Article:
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United States v. Lattimore

United States District Court, W.D. North Carolina, Asheville Division

July 13, 2015

UNITED STATES OF AMERICA,
v.
KENDRICK JEREL LATTIMORE, Defendant.

ORDER

MAX O. COGBURN, Jr., District Judge.

THIS MATTER is before the court on Defendant's Motion to Suppress (#11). The court held a hearing on the motion on July 8, 2015. Having considered the motion, the pleadings, and the credible testimony offered at the hearing, the court enters the following findings, conclusion, and Order.

FINDINGS AND CONCLUSIONS

I. FACTUAL BACKGROUND

In considering the facts underlying the claims for Defendant's motion, the court notes at the outset that it heard sequestered testimony from two witnesses at the hearing: 1) Sergeant Chadd Murray, Rutherford County Sheriff's Office ("RCSO"); and 2) Detective Jamie Dunn, RCSO. The court finds each of their testimony to be credible. The relevant facts that gave rise to Defendant's motion are as follows.

On October 28, 2014, Sergeant Murray, Detective Dunn, and Detective James Mode, RSCO, were conducting surveillance at a Spindale, NC house that a tipster had indicated was a source of drug activity. Based on Sergeant Murray's testimony during the hearing, they arrived near the home at approximately 3:45 P.M. in a white unmarked Ford F-150 Crew Cab that was equipped with blue lights and a radio for communication. The detectives observed a white Crown Victoria parked in front of the residence, and parked approximately 50 yards away to maintain surveillance. From their vantage point they observed a black male in the passenger seat of the Crown Victoria.

Shortly after arriving, the detectives witnessed the aforementioned black male enter the suspect house. He stayed for approximately one minute before leaving with another black male, later identified as the defendant. The individual who had first been observed in the passenger seat this time entered the Crown Victoria as the driver while the defendant sat in the passenger seat. The Crown Victoria left the scene, and passed by the officers. Sergeant Murray, driving his unmarked truck, left the surveillance position and began following the Crown Victoria. The detectives called in the license tag number displayed on the Crown Victoria. Communications returned information that both the registration on the car and the car's inspection were expired.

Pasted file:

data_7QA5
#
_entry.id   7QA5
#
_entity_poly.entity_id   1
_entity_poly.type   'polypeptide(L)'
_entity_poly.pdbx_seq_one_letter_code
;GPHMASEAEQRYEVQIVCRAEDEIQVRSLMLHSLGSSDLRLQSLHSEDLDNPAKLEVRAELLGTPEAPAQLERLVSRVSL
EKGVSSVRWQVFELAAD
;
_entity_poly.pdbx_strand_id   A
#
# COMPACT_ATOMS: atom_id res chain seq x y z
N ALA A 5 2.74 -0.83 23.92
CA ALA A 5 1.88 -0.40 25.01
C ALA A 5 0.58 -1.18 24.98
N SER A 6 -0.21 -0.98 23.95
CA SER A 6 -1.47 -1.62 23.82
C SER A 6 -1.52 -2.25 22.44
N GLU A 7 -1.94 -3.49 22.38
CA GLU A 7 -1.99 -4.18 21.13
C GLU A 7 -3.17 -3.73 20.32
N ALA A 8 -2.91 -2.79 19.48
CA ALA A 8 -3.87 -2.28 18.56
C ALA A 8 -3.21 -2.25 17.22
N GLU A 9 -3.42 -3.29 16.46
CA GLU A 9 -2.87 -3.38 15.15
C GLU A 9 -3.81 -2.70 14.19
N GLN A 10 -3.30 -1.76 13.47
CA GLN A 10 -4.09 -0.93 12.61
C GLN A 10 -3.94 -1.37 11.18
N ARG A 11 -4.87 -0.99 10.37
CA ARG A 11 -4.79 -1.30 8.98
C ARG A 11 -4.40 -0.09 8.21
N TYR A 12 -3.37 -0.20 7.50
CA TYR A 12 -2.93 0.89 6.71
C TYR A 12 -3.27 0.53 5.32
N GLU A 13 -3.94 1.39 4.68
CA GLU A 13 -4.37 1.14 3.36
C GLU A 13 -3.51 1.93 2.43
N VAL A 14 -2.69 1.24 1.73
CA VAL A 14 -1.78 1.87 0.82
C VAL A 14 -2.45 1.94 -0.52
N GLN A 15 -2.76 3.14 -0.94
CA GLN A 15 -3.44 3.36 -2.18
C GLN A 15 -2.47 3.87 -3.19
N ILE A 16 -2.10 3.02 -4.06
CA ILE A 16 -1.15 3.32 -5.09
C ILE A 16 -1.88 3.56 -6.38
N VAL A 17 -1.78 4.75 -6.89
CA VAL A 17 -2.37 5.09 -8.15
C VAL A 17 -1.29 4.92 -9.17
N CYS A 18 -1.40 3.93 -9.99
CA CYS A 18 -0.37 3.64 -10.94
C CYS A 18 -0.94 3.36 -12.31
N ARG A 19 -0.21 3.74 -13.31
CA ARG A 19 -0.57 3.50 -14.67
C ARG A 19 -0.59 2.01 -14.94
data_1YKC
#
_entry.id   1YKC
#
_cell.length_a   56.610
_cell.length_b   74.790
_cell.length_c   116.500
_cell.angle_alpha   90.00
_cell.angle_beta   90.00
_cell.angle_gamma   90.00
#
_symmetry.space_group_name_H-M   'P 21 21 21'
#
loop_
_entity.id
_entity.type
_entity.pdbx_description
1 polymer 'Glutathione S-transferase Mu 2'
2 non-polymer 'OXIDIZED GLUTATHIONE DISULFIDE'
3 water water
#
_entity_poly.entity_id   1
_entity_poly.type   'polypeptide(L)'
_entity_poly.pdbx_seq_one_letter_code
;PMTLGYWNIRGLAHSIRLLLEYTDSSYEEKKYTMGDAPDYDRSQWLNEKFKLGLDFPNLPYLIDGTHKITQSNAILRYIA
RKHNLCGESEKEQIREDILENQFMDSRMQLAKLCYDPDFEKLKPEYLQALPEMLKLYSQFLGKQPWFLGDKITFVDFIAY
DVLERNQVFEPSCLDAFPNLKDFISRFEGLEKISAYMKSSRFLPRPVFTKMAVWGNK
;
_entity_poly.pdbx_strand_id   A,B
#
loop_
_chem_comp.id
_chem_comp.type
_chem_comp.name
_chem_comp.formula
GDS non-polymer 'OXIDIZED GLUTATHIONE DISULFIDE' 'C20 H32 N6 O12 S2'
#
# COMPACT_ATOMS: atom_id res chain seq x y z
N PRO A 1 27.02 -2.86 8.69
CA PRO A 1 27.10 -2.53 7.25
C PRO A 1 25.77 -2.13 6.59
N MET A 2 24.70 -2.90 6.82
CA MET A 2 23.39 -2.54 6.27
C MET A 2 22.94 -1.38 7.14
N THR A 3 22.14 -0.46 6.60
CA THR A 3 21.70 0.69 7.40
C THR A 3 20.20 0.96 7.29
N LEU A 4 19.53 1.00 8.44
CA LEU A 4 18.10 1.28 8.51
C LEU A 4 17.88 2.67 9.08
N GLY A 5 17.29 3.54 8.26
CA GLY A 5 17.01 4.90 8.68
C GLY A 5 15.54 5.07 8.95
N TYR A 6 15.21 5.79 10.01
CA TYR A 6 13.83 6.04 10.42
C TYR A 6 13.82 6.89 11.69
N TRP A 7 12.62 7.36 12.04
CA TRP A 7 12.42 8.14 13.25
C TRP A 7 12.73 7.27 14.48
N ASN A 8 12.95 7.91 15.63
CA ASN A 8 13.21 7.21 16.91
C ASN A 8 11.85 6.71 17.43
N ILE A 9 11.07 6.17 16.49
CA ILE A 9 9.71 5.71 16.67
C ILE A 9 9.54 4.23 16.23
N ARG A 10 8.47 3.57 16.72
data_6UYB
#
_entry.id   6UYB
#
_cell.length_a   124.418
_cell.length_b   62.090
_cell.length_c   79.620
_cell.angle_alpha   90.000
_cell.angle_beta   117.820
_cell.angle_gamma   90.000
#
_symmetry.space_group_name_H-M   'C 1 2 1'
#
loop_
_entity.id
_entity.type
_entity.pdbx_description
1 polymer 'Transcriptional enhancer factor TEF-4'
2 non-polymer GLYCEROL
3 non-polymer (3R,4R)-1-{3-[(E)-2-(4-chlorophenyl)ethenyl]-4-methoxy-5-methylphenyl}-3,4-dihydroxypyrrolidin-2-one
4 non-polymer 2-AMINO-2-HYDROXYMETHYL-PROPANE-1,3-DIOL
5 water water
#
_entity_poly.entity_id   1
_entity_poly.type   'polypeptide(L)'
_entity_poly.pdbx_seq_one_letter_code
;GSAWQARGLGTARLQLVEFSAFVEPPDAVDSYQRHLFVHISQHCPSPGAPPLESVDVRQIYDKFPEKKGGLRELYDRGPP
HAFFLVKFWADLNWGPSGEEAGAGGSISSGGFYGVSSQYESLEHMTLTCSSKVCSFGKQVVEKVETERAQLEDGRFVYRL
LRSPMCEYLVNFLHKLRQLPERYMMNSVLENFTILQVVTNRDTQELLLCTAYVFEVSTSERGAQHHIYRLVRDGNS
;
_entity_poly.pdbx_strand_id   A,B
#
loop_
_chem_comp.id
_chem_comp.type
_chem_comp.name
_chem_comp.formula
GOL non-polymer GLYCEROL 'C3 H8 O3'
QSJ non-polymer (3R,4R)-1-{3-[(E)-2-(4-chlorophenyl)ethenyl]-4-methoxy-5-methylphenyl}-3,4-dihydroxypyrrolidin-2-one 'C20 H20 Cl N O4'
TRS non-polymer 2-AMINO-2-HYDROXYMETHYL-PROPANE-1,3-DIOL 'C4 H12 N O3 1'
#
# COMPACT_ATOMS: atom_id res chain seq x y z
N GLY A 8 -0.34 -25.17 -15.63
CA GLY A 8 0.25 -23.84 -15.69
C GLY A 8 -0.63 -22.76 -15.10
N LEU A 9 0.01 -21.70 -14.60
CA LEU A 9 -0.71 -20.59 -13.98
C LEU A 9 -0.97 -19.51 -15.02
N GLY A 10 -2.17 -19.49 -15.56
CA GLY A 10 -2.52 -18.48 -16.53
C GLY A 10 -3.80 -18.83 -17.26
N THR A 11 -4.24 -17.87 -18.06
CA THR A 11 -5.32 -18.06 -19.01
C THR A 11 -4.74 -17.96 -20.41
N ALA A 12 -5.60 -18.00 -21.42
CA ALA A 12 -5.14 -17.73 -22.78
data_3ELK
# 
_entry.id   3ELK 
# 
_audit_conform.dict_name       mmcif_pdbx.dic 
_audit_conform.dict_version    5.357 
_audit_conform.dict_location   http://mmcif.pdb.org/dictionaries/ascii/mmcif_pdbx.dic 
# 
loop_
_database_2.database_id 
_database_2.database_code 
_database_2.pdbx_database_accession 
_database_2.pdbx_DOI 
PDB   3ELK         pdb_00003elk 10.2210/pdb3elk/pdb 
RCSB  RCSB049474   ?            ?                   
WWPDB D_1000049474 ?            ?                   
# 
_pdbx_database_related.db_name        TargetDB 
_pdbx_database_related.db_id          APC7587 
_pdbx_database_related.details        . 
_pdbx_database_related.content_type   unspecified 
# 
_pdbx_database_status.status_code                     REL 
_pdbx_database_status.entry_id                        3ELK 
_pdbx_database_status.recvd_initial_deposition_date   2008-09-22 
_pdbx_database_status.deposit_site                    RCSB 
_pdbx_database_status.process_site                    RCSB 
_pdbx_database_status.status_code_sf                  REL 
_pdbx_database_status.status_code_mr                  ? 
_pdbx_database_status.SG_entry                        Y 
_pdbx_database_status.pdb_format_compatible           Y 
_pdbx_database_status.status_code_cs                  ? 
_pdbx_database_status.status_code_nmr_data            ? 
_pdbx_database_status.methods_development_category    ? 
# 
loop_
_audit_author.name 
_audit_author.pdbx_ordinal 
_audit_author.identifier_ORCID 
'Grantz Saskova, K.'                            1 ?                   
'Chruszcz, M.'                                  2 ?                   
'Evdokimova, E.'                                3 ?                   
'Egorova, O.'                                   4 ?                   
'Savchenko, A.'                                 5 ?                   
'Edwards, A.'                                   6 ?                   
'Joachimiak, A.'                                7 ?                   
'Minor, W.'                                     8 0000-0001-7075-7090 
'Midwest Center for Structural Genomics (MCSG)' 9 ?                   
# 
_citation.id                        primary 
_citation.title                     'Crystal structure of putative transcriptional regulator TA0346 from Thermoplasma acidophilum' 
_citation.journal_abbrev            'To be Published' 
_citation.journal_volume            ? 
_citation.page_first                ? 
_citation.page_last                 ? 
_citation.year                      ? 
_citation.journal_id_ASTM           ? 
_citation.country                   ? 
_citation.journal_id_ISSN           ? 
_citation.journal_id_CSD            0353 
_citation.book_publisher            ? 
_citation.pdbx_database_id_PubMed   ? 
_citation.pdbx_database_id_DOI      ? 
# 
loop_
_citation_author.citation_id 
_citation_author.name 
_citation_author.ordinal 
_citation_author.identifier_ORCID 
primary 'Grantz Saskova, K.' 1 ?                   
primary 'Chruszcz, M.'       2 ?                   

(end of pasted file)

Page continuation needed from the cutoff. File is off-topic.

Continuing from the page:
The detectives did not immediately initiate a traffic stop because of the high level of traffic in the area. Instead, they continued to follow the Crown Victoria until it entered Rock Road. Sergeant Murray then attempted to initiate a traffic stop by activating the blue lights on his unmarked truck. The Crown Victoria pulled over in a gravel pull-off for a few seconds after turning left onto Water Works Road, but then accelerated, turning onto Old U.S. Highway 221.

Sergeant Murray and the other two detectives in his truck, Dunn and Mode, pursued the Crown Victoria as it reached speeds of 75-80 miles per hour. During the pursuit all three detectives saw the defendant, sitting in the Crown Victoria's passenger seat, extend his arm out of the passenger window and throw a dark-colored object. They noted the address of the house closest to where the object fell and continued the pursuit, which ended at the intersection of the Old U.S. Highway 221 and new Highway 221. The Crown Victoria was blocked by a vehicle at that intersection and forced to stop, with the detectives never having lost visual contact during the entirety of the encounter.

The driver, William Lee Cash, was arrested on violations related to the chase, including speeding to elude arrest, driving while license revoked, and other charges. The defendant was removed from the passenger seat and detained for up to fifteen minutes while Detective Dunn was driven back to the spot where they had seen the object thrown, which was no more than three-quarters of a mile from the stop. After looking through the brush and growth for approximately one minute Detective Dunn found a Crown Royal bag that contained a Kahr.40 caliber semi-automatic pistol, suspected crack cocaine, and suspected marijuana. The pistol was loaded with one bullet in the chamber and five in the magazine.

Defendant was arrested on state charges related to these items. On the way to the jail, the credible evidence presented indicated that he spontaneously uttered to Detective Dunn that Defendant had thrown the bag, everything in it was his, and he did not want the driver charged with it as well.

II. MOTION TO SUPPRESS (DEFENDANT'S STATEMENTS)

A. Defendant's Contentions

Defendant moves the court to suppress the evidence in this case, arguing that Defendant's constitutional rights under the Fourth and Fifth Amendment have been violated. First, Defendant contends that the police stop where the incriminating evidence was found cannot stand, as it violated his protection against unwarranted search and seizure under the Fourth Amendment of the United States Constitution. Defendant points out that neither he nor the driver were observed committing any criminal acts. Both came out of a house that the police believed may have been the locus of drug activity, though the sergeant relaying the tip was uncertain of the exact house. There is no indication in the discovery that the house or its inhabitants were involved in drug activity. No one identified either Mr. Cash or Mr. Lattimore as buyers or sellers of drugs. There was no reason to make any contact with the occupants of the Crown Victoria, ...


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